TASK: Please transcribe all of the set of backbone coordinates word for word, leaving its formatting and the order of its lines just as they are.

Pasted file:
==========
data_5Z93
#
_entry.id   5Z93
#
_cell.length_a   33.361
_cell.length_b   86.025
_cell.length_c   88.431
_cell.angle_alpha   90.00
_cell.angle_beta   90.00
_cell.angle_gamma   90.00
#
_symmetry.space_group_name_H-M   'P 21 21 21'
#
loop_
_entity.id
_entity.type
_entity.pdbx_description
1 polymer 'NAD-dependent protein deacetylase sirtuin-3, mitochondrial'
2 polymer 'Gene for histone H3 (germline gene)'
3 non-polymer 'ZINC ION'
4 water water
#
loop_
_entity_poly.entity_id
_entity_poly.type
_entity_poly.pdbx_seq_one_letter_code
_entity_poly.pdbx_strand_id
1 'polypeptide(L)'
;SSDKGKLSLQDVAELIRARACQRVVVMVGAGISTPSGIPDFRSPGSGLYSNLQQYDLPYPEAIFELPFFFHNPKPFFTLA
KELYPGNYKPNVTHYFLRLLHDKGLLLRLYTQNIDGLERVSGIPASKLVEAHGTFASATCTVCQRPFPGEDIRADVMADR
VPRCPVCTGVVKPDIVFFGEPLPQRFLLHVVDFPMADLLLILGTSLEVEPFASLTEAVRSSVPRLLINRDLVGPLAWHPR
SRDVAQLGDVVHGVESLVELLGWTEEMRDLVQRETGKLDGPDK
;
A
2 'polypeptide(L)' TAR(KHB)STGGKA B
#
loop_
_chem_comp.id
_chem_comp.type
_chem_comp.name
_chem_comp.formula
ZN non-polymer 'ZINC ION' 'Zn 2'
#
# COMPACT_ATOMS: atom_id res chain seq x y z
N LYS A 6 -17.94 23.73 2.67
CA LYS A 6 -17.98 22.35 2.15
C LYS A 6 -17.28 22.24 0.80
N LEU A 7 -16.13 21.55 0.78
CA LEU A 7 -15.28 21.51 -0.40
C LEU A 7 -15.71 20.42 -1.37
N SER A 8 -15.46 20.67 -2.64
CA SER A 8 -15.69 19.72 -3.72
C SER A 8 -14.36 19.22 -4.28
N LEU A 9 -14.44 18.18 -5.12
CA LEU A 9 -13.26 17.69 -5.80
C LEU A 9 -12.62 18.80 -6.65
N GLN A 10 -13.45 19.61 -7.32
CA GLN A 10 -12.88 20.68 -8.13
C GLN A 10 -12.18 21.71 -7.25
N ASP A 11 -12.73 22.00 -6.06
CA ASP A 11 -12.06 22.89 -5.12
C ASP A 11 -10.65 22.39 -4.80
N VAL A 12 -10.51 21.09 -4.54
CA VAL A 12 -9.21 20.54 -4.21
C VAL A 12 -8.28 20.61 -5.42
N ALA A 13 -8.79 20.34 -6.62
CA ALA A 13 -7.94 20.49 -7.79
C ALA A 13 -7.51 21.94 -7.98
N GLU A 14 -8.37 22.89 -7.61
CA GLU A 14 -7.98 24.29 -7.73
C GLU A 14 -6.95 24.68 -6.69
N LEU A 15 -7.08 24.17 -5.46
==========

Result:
data_5Z93
#
_entry.id   5Z93
#
_cell.length_a   33.361
_cell.length_b   86.025
_cell.length_c   88.431
_cell.angle_alpha   90.00
_cell.angle_beta   90.00
_cell.angle_gamma   90.00
#
_symmetry.space_group_name_H-M   'P 21 21 21'
#
loop_
_entity.id
_entity.type
_entity.pdbx_description
1 polymer 'NAD-dependent protein deacetylase sirtuin-3, mitochondrial'
2 polymer 'Gene for histone H3 (germline gene)'
3 non-polymer 'ZINC ION'
4 water water
#
loop_
_entity_poly.entity_id
_entity_poly.type
_entity_poly.pdbx_seq_one_letter_code
_entity_poly.pdbx_strand_id
1 'polypeptide(L)'
;SSDKGKLSLQDVAELIRARACQRVVVMVGAGISTPSGIPDFRSPGSGLYSNLQQYDLPYPEAIFELPFFFHNPKPFFTLA
KELYPGNYKPNVTHYFLRLLHDKGLLLRLYTQNIDGLERVSGIPASKLVEAHGTFASATCTVCQRPFPGEDIRADVMADR
VPRCPVCTGVVKPDIVFFGEPLPQRFLLHVVDFPMADLLLILGTSLEVEPFASLTEAVRSSVPRLLINRDLVGPLAWHPR
SRDVAQLGDVVHGVESLVELLGWTEEMRDLVQRETGKLDGPDK
;
A
2 'polypeptide(L)' TAR(KHB)STGGKA B
#
loop_
_chem_comp.id
_chem_comp.type
_chem_comp.name
_chem_comp.formula
ZN non-polymer 'ZINC ION' 'Zn 2'
#
# COMPACT_ATOMS: atom_id res chain seq x y z
N LYS A 6 -17.94 23.73 2.67
CA LYS A 6 -17.98 22.35 2.15
C LYS A 6 -17.28 22.24 0.80
N LEU A 7 -16.13 21.55 0.78
CA LEU A 7 -15.28 21.51 -0.40
C LEU A 7 -15.71 20.42 -1.37
N SER A 8 -15.46 20.67 -2.64
CA SER A 8 -15.69 19.72 -3.72
C SER A 8 -14.36 19.22 -4.28
N LEU A 9 -14.44 18.18 -5.12
CA LEU A 9 -13.26 17.69 -5.80
C LEU A 9 -12.62 18.80 -6.65
N GLN A 10 -13.45 19.61 -7.32
CA GLN A 10 -12.88 20.68 -8.13
C GLN A 10 -12.18 21.71 -7.25
N ASP A 11 -12.73 22.00 -6.06
CA ASP A 11 -12.06 22.89 -5.12
C ASP A 11 -10.65 22.39 -4.80
N VAL A 12 -10.51 21.09 -4.54
CA VAL A 12 -9.21 20.54 -4.21
C VAL A 12 -8.28 20.61 -5.42
N ALA A 13 -8.79 20.34 -6.62
CA ALA A 13 -7.94 20.49 -7.79
C ALA A 13 -7.51 21.94 -7.98
N GLU A 14 -8.37 22.89 -7.61
CA GLU A 14 -7.98 24.29 -7.73
C GLU A 14 -6.95 24.68 -6.69
N LEU A 15 -7.08 24.17 -5.46